Cavite belongs to Type 1 climate based on the Climate Map of the Philippines by the Philippine Atmospheric, Geophysical and Astronomical Services Administration(PAGASA). Being a Type 1, Cavite has two pronounced seasons – the dry season, which usually begins in November and ends in April, and the rainy season, which starts in May and ends in October. Cavite’s cool periods are from December to February while summer months are from April to May.[8]

History

 

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Cavite Hymn

Cavite is named as the Historical Capital of the Philippines. It is the cradle of Philippine Revolution, and the birthplace of Philippine Independence.

Cavite Mutiny

Part of the Philippine revolts against Spain

Date

January 20, 1872

Location

Fort San Felipe, Cavite, Philippines

Result

Spanish victory

Belligerents

 Spain Filipino workers and military personnel

Commanders and leaders

Felipe Ginoves Sgt. Ferdinand La Madrid

Strength

One regiment, four cannons Around 200 soldiers and laborers

Cavite got its name from a Tagalog word kawit (which means hook) owing to the hook-shaped land on the Old Spanish map. The land was formerly known as “Tangway” where Spanish authorities constructed a fort from which the city of Cavite rose. Archeological evidence in coastal areas show prehistorical settlements. According to local folklore, the earliest settlers of Cavite came from Sulu or Borneo. In the 17th century, encomiendas (Spanish Royal land grants) were given in Cavite and Maragondon. Jesuit priests brought in settlers from Mollucas. These settlers, known as “Mardicas,” settled in Ternate and Maragondon. Other settlements grew and by the start of the 18th century, Cavite towns were already trading with one another. Traditional industries began to thrive as Manila’s commerce grew.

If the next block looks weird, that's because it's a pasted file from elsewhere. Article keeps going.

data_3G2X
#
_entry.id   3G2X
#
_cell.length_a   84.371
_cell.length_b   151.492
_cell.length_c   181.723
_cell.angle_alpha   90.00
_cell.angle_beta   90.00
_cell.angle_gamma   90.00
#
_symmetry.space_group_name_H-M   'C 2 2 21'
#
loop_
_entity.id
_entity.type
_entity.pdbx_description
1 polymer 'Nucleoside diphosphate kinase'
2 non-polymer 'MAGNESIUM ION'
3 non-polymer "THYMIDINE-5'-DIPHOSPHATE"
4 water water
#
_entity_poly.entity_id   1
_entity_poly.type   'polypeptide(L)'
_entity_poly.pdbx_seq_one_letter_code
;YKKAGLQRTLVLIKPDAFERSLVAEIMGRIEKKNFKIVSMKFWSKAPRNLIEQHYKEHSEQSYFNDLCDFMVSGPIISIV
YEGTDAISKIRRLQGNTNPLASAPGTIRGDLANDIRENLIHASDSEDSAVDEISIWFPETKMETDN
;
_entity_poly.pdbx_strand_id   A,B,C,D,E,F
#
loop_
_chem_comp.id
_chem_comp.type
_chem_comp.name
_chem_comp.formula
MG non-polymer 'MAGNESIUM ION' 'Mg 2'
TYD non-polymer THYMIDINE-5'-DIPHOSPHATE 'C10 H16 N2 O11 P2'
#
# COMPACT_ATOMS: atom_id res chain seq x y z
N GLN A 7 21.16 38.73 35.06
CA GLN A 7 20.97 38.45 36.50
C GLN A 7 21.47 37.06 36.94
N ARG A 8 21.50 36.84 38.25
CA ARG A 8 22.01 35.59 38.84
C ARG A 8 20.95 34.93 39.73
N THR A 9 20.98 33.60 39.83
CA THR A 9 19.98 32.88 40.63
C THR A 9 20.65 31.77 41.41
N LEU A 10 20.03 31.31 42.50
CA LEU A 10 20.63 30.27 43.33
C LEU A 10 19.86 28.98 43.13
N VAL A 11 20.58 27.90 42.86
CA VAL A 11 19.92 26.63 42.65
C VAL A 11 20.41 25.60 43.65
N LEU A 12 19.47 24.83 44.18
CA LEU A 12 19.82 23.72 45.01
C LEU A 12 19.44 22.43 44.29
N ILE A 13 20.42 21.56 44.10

In 1872, Filipinos launched their revolt against Spain. Three Filipino priests—Jose Burgos, Mariano Gomez and Jacinto Zamora—were implicated in the Cavite mutiny when 200 Filipinos staged a rebellion within Spanish garrisons. On August 28, 1896, when the revolution against Spain broke out, Cavite became a bloody theater of war. Led by Emilio Aguinaldo, Caviteños made lightning raids on Spanish headquarters, and soon liberated the entire province. Aguinaldo commanded the Revolution to its successful end: the proclamation of the Republic of the Philippines, on June 12, 1898 in Kawit, the first constitutional republic in Asia, and third established overall, after the Lanfang Republic in 1777, and the Republic of Formosa in 1895.

Islands of Cavite

  1. Balot Island, located at the mouth of Ternate River[5]
  2. Caballo Island
  3. Corregidor
  4. El Fraile Island
  5. Carabao Island
  6. La Monja Island, located west of Corregidor
  7. Limbones Island, located off Maragondon coast near Batangas border
  8. Pulo ni Burunggoy (now Island Cove Resort) located in Bacoor Bay[6]